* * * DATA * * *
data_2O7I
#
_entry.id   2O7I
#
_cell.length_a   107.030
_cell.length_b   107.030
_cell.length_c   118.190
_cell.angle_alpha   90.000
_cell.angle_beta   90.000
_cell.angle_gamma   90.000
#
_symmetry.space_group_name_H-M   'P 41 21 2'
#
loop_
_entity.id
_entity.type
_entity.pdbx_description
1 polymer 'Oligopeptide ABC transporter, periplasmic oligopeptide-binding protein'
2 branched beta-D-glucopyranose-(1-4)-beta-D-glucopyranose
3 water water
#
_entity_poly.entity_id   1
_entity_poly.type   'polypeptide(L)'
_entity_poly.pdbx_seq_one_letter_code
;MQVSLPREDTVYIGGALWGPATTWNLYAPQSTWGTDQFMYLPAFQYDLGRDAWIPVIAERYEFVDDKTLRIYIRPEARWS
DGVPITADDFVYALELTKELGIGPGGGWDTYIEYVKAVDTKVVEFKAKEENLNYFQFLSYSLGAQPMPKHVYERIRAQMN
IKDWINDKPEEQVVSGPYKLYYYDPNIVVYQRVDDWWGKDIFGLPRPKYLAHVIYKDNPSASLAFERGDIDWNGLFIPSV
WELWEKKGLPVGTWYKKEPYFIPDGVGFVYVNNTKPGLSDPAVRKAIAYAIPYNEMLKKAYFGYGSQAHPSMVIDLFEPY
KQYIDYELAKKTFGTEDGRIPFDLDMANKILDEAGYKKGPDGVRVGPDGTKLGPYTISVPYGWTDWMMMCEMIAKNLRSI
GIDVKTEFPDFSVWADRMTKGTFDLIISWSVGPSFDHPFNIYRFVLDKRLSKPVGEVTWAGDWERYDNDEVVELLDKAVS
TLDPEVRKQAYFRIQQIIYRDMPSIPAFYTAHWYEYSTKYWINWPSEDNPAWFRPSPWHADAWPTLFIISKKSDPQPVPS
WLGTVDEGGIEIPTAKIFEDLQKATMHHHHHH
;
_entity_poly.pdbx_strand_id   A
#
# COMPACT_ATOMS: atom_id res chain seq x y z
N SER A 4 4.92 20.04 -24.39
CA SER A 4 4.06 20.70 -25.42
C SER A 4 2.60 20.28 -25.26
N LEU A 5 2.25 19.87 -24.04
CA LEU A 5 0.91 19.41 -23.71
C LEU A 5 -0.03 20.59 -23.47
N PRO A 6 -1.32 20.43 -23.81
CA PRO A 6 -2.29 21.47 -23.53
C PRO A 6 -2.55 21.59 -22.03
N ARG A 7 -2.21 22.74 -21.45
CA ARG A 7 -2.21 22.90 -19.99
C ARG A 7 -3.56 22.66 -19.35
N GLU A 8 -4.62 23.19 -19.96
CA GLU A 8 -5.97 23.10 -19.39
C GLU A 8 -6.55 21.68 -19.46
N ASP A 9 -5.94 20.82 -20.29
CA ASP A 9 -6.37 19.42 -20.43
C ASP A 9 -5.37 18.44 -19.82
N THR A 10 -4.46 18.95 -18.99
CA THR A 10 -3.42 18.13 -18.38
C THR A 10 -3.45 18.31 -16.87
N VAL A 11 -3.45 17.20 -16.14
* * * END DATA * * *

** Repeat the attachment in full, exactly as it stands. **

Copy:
data_2O7I
#
_entry.id   2O7I
#
_cell.length_a   107.030
_cell.length_b   107.030
_cell.length_c   118.190
_cell.angle_alpha   90.000
_cell.angle_beta   90.000
_cell.angle_gamma   90.000
#
_symmetry.space_group_name_H-M   'P 41 21 2'
#
loop_
_entity.id
_entity.type
_entity.pdbx_description
1 polymer 'Oligopeptide ABC transporter, periplasmic oligopeptide-binding protein'
2 branched beta-D-glucopyranose-(1-4)-beta-D-glucopyranose
3 water water
#
_entity_poly.entity_id   1
_entity_poly.type   'polypeptide(L)'
_entity_poly.pdbx_seq_one_letter_code
;MQVSLPREDTVYIGGALWGPATTWNLYAPQSTWGTDQFMYLPAFQYDLGRDAWIPVIAERYEFVDDKTLRIYIRPEARWS
DGVPITADDFVYALELTKELGIGPGGGWDTYIEYVKAVDTKVVEFKAKEENLNYFQFLSYSLGAQPMPKHVYERIRAQMN
IKDWINDKPEEQVVSGPYKLYYYDPNIVVYQRVDDWWGKDIFGLPRPKYLAHVIYKDNPSASLAFERGDIDWNGLFIPSV
WELWEKKGLPVGTWYKKEPYFIPDGVGFVYVNNTKPGLSDPAVRKAIAYAIPYNEMLKKAYFGYGSQAHPSMVIDLFEPY
KQYIDYELAKKTFGTEDGRIPFDLDMANKILDEAGYKKGPDGVRVGPDGTKLGPYTISVPYGWTDWMMMCEMIAKNLRSI
GIDVKTEFPDFSVWADRMTKGTFDLIISWSVGPSFDHPFNIYRFVLDKRLSKPVGEVTWAGDWERYDNDEVVELLDKAVS
TLDPEVRKQAYFRIQQIIYRDMPSIPAFYTAHWYEYSTKYWINWPSEDNPAWFRPSPWHADAWPTLFIISKKSDPQPVPS
WLGTVDEGGIEIPTAKIFEDLQKATMHHHHHH
;
_entity_poly.pdbx_strand_id   A
#
# COMPACT_ATOMS: atom_id res chain seq x y z
N SER A 4 4.92 20.04 -24.39
CA SER A 4 4.06 20.70 -25.42
C SER A 4 2.60 20.28 -25.26
N LEU A 5 2.25 19.87 -24.04
CA LEU A 5 0.91 19.41 -23.71
C LEU A 5 -0.03 20.59 -23.47
N PRO A 6 -1.32 20.43 -23.81
CA PRO A 6 -2.29 21.47 -23.53
C PRO A 6 -2.55 21.59 -22.03
N ARG A 7 -2.21 22.74 -21.45
CA ARG A 7 -2.21 22.90 -19.99
C ARG A 7 -3.56 22.66 -19.35
N GLU A 8 -4.62 23.19 -19.96
CA GLU A 8 -5.97 23.10 -19.39
C GLU A 8 -6.55 21.68 -19.46
N ASP A 9 -5.94 20.82 -20.29
CA ASP A 9 -6.37 19.42 -20.43
C ASP A 9 -5.37 18.44 -19.82
N THR A 10 -4.46 18.95 -18.99
CA THR A 10 -3.42 18.13 -18.38
C THR A 10 -3.45 18.31 -16.87
N VAL A 11 -3.45 17.20 -16.14